Question of the blog: Do you feel a certain energy in going green?

Tuesday, June 17, 2008

How Do You Define “Prevention”?

I didn’t know Tim Russert but I felt the pinch of sadness when I heard the news he died. When I heard the news he died from a heart attack, I was hopeful the silver lining from his loss would be a renewed conversation about heart health and a preventative lifestyle.

We came this close to losing my Dad to a heart attack a few years ago, and I know health and lifestyle are important topics. Wild animals don’t die of heart attacks, yet humans and domesticated pets do. Yes, some people have bad genes (like my father and, I assume, like me) but here’s a philosophy I agree with: Genes may be the bullet, but lifestyle is the trigger.

How can we keep from pulling the trigger? A heart attack isn’t inevitable. Exercise is vital, as is proper diet. Last night, on ABC World News with Charles Gibson, they offered a report on heart attacks as part of a tribute to Tim Russert. As the reporter talked about the importance of a preventative lifestyle, what images do you think flashed across the screen?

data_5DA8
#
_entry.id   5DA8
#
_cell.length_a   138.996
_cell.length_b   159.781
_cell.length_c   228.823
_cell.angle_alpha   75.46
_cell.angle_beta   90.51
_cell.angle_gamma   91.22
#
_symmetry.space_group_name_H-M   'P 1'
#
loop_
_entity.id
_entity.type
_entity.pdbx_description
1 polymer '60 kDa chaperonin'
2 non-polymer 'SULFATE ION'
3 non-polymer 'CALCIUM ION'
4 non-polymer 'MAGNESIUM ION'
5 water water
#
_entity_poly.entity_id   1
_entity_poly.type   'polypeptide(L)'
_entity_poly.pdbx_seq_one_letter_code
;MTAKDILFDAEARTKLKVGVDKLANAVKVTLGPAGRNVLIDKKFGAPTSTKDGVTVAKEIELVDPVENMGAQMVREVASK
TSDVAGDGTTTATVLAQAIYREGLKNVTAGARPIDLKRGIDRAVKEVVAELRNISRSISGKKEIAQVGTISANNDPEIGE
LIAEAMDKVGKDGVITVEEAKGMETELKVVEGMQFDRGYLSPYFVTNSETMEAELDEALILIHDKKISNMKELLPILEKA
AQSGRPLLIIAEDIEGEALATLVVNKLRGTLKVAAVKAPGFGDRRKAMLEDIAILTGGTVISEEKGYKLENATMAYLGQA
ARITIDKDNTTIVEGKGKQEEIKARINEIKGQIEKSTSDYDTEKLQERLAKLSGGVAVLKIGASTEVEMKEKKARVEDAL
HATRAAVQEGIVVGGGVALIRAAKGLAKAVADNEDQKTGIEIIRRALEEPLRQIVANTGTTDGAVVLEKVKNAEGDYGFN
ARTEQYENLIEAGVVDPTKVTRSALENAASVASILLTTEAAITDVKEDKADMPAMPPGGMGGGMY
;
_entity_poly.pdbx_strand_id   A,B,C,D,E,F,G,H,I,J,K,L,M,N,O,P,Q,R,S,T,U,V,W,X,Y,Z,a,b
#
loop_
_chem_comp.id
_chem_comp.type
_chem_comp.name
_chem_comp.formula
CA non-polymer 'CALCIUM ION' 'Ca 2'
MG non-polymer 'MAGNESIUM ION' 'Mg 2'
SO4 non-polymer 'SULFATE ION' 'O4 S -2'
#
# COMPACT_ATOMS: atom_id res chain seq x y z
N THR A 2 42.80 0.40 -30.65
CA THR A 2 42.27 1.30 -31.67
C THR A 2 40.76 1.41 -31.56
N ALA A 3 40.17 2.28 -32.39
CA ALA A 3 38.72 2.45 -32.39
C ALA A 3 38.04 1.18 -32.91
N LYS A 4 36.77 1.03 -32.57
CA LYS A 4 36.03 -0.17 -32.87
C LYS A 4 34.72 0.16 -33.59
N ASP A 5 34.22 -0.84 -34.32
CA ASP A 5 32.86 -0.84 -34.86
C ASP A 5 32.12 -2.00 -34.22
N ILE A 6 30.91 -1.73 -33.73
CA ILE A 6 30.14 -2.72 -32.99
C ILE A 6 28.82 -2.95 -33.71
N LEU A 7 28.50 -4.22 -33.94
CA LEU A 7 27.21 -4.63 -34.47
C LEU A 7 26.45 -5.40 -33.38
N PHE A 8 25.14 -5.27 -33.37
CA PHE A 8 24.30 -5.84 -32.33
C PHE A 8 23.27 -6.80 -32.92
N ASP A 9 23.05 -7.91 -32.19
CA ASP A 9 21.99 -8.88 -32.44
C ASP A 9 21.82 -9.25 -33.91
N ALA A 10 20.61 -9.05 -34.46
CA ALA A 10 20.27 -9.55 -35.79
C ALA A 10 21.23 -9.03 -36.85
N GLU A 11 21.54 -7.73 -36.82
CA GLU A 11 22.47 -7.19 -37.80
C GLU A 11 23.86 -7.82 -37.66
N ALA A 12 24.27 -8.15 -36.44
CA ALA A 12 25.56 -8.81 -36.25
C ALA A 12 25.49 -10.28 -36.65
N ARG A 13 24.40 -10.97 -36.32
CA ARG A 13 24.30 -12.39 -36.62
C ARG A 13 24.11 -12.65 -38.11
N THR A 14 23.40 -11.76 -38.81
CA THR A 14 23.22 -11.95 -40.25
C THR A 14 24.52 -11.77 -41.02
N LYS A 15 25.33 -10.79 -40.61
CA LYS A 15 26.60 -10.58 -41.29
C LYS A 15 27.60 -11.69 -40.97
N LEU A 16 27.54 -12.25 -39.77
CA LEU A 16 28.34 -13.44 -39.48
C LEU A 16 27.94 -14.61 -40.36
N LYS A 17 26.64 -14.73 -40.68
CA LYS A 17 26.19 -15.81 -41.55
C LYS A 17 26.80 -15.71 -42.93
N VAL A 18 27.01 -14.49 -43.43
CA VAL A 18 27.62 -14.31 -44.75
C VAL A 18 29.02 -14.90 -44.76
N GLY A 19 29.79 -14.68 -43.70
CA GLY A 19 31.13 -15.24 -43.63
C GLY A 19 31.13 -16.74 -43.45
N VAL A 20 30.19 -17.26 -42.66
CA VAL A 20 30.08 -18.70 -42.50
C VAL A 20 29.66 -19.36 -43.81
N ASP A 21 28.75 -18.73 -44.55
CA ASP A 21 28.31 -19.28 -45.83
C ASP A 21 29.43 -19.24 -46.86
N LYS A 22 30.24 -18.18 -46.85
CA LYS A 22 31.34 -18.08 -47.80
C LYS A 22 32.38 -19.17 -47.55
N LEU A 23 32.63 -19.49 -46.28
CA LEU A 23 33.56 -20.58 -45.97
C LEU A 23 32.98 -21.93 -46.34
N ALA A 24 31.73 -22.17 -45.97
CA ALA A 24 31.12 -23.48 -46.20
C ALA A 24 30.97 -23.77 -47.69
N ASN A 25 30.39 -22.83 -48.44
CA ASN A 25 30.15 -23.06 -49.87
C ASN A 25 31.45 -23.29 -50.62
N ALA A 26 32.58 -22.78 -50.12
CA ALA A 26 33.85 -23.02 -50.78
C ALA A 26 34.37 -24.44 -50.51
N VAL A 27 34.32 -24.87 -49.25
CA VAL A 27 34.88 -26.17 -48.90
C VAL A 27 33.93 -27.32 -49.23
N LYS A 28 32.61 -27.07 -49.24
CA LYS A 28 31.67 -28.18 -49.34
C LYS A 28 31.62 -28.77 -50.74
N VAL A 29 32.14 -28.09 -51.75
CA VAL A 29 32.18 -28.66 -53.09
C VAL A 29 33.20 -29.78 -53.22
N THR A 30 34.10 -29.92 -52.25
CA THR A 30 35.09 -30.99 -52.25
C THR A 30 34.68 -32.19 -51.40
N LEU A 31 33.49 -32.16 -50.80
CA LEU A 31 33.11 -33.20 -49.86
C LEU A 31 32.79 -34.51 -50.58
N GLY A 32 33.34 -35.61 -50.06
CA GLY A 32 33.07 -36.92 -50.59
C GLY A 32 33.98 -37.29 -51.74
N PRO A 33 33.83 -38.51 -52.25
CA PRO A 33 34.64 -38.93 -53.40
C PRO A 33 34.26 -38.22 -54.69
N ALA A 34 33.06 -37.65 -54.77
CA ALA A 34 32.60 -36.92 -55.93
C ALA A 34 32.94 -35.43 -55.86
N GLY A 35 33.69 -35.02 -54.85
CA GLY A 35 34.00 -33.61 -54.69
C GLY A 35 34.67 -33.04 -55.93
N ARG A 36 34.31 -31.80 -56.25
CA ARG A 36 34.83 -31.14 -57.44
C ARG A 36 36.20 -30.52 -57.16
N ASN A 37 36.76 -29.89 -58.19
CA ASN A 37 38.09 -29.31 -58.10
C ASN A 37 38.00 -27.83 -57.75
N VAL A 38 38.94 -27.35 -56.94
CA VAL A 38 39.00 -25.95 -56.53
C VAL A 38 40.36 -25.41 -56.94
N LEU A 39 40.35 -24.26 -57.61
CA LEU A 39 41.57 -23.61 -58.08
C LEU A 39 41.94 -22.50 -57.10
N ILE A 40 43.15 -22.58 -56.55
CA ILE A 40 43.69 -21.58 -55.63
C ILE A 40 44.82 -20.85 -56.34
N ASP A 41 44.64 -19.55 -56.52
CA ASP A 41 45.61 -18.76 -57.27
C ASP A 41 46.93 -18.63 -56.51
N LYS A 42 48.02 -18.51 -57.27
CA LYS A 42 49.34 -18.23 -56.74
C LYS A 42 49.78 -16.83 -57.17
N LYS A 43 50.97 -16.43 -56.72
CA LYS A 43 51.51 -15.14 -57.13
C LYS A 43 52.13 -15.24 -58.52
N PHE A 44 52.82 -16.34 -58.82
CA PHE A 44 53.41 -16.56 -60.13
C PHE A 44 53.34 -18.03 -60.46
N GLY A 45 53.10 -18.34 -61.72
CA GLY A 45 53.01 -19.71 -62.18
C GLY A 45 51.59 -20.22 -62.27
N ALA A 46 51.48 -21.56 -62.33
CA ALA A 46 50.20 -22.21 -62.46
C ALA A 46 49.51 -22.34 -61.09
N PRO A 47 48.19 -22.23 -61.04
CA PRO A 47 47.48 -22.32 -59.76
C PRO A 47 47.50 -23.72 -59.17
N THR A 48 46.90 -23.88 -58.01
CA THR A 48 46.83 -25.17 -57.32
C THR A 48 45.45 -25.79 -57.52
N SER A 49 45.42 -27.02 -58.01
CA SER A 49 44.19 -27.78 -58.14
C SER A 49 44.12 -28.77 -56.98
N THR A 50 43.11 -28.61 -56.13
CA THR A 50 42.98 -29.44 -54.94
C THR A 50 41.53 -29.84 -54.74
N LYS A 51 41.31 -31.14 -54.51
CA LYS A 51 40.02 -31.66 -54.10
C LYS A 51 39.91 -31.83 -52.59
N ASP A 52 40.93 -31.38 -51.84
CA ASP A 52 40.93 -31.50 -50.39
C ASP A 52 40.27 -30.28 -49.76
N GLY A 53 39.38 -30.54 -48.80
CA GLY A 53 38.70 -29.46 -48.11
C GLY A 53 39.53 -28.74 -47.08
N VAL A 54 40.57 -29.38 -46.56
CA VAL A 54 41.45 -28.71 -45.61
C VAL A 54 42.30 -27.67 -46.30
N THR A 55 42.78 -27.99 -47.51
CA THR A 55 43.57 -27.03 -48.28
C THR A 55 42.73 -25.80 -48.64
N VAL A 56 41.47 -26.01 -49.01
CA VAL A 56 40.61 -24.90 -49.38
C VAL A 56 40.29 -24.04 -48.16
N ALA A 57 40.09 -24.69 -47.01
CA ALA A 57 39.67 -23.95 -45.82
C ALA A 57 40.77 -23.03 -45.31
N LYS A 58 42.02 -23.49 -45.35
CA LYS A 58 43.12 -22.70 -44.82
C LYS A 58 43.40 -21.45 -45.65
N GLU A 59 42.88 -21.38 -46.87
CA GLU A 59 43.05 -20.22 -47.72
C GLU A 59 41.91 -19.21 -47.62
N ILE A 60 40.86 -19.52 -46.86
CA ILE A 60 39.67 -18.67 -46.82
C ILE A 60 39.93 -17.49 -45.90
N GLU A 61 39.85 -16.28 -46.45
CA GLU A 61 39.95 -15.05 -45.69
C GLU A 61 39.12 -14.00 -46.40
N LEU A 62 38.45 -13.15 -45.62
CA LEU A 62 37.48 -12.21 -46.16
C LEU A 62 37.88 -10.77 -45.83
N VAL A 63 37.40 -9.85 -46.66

Green veggies? Whole grains? Fresh fruits?

Nope. It was big white pills.

We have TiVo and, when I saw this, I hit “pause” and put my head on the coffee table. “How can they miss the fact that food is the most important, influential drug on the planet?” I asked my husband. He offered up a really profound answer. “Drug companies are one of the biggest advertisers on television,” he said. “The news networks aren’t going to bite the hands that feed them.”


For years, we’ve been fed lied (both literally and figuratively) about how to live and what to eat. Drink coffee. Avoid coffee. Eat eggs. Avoid eggs. Carbs are necessary. Carbs are evil. The food pyramid keeps changing, and still isn’t right. And then there are commercials for drug companies that include warnings longer than the actual pitch.

Did you know that drug companies used to market solely to doctors but found their profits soared when they marketed to us? I don’t think drug companies should market to anyone. And I’m referring to both prescription and over-the-counter medications. It’s gotten so far out of hand. Think about it: We live in a world where Advil’s campaign is “I’m all Advil” . . . and it works.

Who, really, wants to be all Advil?

I’d rather be all health. Pass the green veggies, whole grains, and fresh fruits, please.

Question of the blog: When you’re enlightened, how do you deal with those who try to cast shadows?

Monday, June 16, 2008

What Happened to Whole Foods?